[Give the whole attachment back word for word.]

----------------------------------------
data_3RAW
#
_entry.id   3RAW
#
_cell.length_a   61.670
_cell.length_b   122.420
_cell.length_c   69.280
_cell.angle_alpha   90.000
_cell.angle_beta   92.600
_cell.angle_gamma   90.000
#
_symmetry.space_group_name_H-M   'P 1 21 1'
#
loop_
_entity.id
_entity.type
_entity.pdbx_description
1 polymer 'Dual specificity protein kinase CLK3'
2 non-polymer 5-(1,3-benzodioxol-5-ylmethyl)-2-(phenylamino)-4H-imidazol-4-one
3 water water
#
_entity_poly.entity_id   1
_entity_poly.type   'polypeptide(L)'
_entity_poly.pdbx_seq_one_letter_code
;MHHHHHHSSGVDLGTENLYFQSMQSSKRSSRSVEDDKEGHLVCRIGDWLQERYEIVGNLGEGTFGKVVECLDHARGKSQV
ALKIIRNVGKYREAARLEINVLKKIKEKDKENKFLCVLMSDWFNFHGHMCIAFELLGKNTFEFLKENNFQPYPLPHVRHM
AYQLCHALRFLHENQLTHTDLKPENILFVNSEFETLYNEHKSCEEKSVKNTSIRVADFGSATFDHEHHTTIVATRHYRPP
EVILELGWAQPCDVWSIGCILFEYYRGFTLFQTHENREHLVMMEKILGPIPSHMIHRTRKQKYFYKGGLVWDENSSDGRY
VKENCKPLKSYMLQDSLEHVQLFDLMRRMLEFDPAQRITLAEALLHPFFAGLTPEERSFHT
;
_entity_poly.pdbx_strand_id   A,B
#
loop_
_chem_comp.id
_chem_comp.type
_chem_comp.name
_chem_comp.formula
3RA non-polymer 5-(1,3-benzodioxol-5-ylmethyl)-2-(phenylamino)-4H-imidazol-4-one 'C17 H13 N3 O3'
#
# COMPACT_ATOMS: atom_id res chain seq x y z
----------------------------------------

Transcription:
data_3RAW
#
_entry.id   3RAW
#
_cell.length_a   61.670
_cell.length_b   122.420
_cell.length_c   69.280
_cell.angle_alpha   90.000
_cell.angle_beta   92.600
_cell.angle_gamma   90.000
#
_symmetry.space_group_name_H-M   'P 1 21 1'
#
loop_
_entity.id
_entity.type
_entity.pdbx_description
1 polymer 'Dual specificity protein kinase CLK3'
2 non-polymer 5-(1,3-benzodioxol-5-ylmethyl)-2-(phenylamino)-4H-imidazol-4-one
3 water water
#
_entity_poly.entity_id   1
_entity_poly.type   'polypeptide(L)'
_entity_poly.pdbx_seq_one_letter_code
;MHHHHHHSSGVDLGTENLYFQSMQSSKRSSRSVEDDKEGHLVCRIGDWLQERYEIVGNLGEGTFGKVVECLDHARGKSQV
ALKIIRNVGKYREAARLEINVLKKIKEKDKENKFLCVLMSDWFNFHGHMCIAFELLGKNTFEFLKENNFQPYPLPHVRHM
AYQLCHALRFLHENQLTHTDLKPENILFVNSEFETLYNEHKSCEEKSVKNTSIRVADFGSATFDHEHHTTIVATRHYRPP
EVILELGWAQPCDVWSIGCILFEYYRGFTLFQTHENREHLVMMEKILGPIPSHMIHRTRKQKYFYKGGLVWDENSSDGRY
VKENCKPLKSYMLQDSLEHVQLFDLMRRMLEFDPAQRITLAEALLHPFFAGLTPEERSFHT
;
_entity_poly.pdbx_strand_id   A,B
#
loop_
_chem_comp.id
_chem_comp.type
_chem_comp.name
_chem_comp.formula
3RA non-polymer 5-(1,3-benzodioxol-5-ylmethyl)-2-(phenylamino)-4H-imidazol-4-one 'C17 H13 N3 O3'
#
# COMPACT_ATOMS: atom_id res chain seq x y z